A quick tech observation post: This -2460 was one of the pair driving the flywheels in our scout's pistol Stryfe during NvZ'16. It had previously given reliable service through several games. Coming into the final mission briefing, the user discovered a malfunction with a dart left between the flywheels, cleared it, and then found the dead motor. The Vulture in my backpack was promptly issued.
On gun teardown the offending motor was found to turn freely and smell of burnt magnet wire. The motor was then removed and disassembled and the cause was found to be a winding burnout as expected. You can see melted varnish on 2 poles.
Commutator, brushes, and winding terminations were all intact and the windings had not structurally failed.
The battery at the time of failure was a 2S 1600mAh Monolith.
User was questioned as to what immediately preceded failure and noted that he had been running to a safezone and then noticed that his flywheels were locked up. I could not get a clear idea of how long the motor may have been stalled. It is possible that this is simply a sustained stall failure from a malfunction followed by accidental activation while running, but also possible that the only stall occurred when the problem was discovered and the failure had been ongoing up to that point.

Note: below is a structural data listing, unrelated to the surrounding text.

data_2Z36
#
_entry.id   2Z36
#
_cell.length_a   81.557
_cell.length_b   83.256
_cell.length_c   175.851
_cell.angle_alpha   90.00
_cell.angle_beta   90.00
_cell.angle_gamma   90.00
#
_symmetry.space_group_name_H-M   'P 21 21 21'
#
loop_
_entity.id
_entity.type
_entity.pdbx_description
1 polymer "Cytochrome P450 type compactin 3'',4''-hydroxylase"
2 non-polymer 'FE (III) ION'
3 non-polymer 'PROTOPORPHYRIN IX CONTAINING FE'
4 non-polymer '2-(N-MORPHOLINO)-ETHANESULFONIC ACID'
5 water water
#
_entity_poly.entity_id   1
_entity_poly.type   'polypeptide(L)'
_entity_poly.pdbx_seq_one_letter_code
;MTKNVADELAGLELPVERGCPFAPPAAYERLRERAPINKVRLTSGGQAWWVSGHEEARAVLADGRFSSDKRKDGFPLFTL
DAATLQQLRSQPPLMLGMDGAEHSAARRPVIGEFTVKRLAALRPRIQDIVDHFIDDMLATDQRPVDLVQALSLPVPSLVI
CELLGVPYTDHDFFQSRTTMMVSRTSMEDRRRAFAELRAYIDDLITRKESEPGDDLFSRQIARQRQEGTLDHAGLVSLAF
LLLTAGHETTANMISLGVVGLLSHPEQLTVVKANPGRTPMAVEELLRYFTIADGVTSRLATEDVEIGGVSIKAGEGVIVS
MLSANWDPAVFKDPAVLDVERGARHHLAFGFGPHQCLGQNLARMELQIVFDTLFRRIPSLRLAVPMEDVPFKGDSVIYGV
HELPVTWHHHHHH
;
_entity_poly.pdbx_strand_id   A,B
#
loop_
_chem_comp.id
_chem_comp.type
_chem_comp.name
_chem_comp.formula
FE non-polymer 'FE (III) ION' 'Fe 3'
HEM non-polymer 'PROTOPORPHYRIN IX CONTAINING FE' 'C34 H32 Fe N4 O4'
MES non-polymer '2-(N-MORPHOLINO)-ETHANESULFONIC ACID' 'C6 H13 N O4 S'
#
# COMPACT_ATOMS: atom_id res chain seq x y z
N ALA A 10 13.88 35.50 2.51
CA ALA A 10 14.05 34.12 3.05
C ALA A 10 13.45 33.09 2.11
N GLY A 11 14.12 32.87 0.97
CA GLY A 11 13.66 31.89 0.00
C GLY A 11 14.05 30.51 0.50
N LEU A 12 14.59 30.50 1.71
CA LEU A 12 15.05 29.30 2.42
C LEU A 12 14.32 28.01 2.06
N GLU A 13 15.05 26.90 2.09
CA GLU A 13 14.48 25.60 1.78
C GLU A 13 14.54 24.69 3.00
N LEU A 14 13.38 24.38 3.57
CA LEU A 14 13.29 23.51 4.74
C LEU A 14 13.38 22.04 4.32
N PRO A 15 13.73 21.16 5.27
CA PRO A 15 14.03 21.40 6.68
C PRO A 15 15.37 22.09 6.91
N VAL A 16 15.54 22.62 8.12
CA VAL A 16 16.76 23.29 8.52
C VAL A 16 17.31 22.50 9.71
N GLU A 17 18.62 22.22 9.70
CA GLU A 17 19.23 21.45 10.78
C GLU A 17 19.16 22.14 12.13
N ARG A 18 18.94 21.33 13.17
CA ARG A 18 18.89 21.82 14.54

Based on what happened here, the bright (clear varnish) color of the undamaged wire, and the failure mode (melting at what must be a low temperature from the lack of carbonization, compare to the appearance of other high quality motors' burnouts, example being the Mabuchi -3240) I have my suspicions that these cheap motors are wound with wire of insufficient insulation temperature class and are vulnerable to thermal damage from momentary stalls and/or sustained hard use.
I am planning to preemptively take these out of the remaining Tacmod in the squad that is equipped with them as soon as the chance presents itself to do so. Suspicions like that are not worth playing with.